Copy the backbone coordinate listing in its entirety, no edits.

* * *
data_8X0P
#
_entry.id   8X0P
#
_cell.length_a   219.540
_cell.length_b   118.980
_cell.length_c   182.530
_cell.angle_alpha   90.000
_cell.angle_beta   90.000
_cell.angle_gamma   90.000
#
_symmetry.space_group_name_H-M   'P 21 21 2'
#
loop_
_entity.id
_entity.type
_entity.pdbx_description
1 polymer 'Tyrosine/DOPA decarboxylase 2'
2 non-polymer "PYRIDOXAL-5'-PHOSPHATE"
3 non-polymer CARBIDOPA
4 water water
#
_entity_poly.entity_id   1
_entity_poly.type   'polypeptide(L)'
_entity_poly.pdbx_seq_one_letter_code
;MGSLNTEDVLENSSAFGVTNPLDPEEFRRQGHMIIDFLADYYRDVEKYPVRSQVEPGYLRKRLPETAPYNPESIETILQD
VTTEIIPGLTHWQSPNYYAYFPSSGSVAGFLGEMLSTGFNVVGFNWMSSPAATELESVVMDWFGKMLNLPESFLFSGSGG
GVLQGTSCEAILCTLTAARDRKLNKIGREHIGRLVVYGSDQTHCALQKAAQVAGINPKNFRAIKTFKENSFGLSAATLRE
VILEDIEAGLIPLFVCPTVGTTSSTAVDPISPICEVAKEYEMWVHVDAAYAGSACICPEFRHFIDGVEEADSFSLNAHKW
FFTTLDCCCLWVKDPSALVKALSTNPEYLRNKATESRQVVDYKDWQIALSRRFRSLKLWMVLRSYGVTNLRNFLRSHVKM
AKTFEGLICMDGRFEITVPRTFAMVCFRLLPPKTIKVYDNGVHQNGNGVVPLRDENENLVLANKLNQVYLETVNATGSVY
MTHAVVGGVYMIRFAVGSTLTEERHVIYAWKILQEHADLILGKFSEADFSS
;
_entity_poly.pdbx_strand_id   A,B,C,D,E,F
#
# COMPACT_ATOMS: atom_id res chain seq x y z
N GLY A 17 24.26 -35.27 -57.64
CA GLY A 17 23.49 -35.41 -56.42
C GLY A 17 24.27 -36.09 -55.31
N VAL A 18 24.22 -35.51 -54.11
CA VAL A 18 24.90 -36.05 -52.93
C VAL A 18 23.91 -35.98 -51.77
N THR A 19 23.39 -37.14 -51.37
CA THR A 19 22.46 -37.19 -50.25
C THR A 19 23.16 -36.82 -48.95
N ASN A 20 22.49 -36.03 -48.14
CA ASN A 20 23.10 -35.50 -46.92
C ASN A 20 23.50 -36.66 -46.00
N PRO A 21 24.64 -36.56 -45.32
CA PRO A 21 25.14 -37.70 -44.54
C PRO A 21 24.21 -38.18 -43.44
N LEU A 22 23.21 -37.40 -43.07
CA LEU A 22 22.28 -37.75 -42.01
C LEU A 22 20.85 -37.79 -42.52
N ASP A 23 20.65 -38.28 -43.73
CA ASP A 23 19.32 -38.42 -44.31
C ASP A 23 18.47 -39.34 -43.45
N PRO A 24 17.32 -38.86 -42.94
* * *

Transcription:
data_8X0P
#
_entry.id   8X0P
#
_cell.length_a   219.540
_cell.length_b   118.980
_cell.length_c   182.530
_cell.angle_alpha   90.000
_cell.angle_beta   90.000
_cell.angle_gamma   90.000
#
_symmetry.space_group_name_H-M   'P 21 21 2'
#
loop_
_entity.id
_entity.type
_entity.pdbx_description
1 polymer 'Tyrosine/DOPA decarboxylase 2'
2 non-polymer "PYRIDOXAL-5'-PHOSPHATE"
3 non-polymer CARBIDOPA
4 water water
#
_entity_poly.entity_id   1
_entity_poly.type   'polypeptide(L)'
_entity_poly.pdbx_seq_one_letter_code
;MGSLNTEDVLENSSAFGVTNPLDPEEFRRQGHMIIDFLADYYRDVEKYPVRSQVEPGYLRKRLPETAPYNPESIETILQD
VTTEIIPGLTHWQSPNYYAYFPSSGSVAGFLGEMLSTGFNVVGFNWMSSPAATELESVVMDWFGKMLNLPESFLFSGSGG
GVLQGTSCEAILCTLTAARDRKLNKIGREHIGRLVVYGSDQTHCALQKAAQVAGINPKNFRAIKTFKENSFGLSAATLRE
VILEDIEAGLIPLFVCPTVGTTSSTAVDPISPICEVAKEYEMWVHVDAAYAGSACICPEFRHFIDGVEEADSFSLNAHKW
FFTTLDCCCLWVKDPSALVKALSTNPEYLRNKATESRQVVDYKDWQIALSRRFRSLKLWMVLRSYGVTNLRNFLRSHVKM
AKTFEGLICMDGRFEITVPRTFAMVCFRLLPPKTIKVYDNGVHQNGNGVVPLRDENENLVLANKLNQVYLETVNATGSVY
MTHAVVGGVYMIRFAVGSTLTEERHVIYAWKILQEHADLILGKFSEADFSS
;
_entity_poly.pdbx_strand_id   A,B,C,D,E,F
#
# COMPACT_ATOMS: atom_id res chain seq x y z
N GLY A 17 24.26 -35.27 -57.64
CA GLY A 17 23.49 -35.41 -56.42
C GLY A 17 24.27 -36.09 -55.31
N VAL A 18 24.22 -35.51 -54.11
CA VAL A 18 24.90 -36.05 -52.93
C VAL A 18 23.91 -35.98 -51.77
N THR A 19 23.39 -37.14 -51.37
CA THR A 19 22.46 -37.19 -50.25
C THR A 19 23.16 -36.82 -48.95
N ASN A 20 22.49 -36.03 -48.14
CA ASN A 20 23.10 -35.50 -46.92
C ASN A 20 23.50 -36.66 -46.00
N PRO A 21 24.64 -36.56 -45.32
CA PRO A 21 25.14 -37.70 -44.54
C PRO A 21 24.21 -38.18 -43.44
N LEU A 22 23.21 -37.40 -43.07
CA LEU A 22 22.28 -37.75 -42.01
C LEU A 22 20.85 -37.79 -42.52
N ASP A 23 20.65 -38.28 -43.73
CA ASP A 23 19.32 -38.42 -44.31
C ASP A 23 18.47 -39.34 -43.45
N PRO A 24 17.32 -38.86 -42.94